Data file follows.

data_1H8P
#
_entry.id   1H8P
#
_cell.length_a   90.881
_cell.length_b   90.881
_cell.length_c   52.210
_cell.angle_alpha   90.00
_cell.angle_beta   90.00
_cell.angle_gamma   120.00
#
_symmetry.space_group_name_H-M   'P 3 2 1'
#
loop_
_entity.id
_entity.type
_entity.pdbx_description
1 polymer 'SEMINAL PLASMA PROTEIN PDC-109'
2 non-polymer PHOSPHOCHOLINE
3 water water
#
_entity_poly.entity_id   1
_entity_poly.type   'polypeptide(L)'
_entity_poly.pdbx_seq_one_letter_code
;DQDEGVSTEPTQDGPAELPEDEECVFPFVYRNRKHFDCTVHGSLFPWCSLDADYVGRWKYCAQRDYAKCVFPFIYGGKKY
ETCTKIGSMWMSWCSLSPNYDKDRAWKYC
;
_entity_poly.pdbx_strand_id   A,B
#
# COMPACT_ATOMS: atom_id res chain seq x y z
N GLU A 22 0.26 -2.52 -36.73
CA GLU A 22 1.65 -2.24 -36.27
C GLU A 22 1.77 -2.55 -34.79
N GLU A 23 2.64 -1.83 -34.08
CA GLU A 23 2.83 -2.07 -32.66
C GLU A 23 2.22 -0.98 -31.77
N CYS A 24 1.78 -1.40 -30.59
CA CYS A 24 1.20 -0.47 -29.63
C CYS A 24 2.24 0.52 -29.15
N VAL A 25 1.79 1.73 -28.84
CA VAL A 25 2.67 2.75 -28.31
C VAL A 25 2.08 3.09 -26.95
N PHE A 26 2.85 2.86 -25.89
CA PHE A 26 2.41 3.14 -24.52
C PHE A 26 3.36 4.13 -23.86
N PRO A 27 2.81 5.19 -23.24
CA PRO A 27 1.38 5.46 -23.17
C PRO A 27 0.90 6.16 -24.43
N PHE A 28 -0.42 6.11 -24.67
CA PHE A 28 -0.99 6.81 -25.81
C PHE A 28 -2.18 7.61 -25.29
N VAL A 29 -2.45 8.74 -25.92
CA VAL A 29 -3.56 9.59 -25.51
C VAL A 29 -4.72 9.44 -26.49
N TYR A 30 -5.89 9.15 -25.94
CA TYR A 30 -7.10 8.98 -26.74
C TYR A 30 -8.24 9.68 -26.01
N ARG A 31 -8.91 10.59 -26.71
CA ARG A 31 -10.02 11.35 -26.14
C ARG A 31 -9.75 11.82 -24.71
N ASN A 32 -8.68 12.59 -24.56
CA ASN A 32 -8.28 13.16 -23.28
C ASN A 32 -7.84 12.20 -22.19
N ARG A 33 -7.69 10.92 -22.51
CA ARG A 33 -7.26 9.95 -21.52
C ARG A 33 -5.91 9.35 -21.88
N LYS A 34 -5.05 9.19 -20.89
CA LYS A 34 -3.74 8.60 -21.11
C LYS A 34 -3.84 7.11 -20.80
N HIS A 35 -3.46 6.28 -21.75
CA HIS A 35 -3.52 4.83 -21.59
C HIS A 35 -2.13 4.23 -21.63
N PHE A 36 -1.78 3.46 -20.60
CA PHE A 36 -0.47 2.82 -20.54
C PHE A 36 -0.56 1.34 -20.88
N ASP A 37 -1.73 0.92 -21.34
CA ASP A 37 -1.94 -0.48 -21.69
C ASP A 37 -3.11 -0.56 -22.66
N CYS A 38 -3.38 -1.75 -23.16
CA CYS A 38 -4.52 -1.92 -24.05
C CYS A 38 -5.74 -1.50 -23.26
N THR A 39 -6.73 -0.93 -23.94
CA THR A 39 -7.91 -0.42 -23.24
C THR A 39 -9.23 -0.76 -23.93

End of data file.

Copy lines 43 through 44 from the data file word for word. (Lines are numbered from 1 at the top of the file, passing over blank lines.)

N PHE A 26 2.85 2.86 -25.89
CA PHE A 26 2.41 3.14 -24.52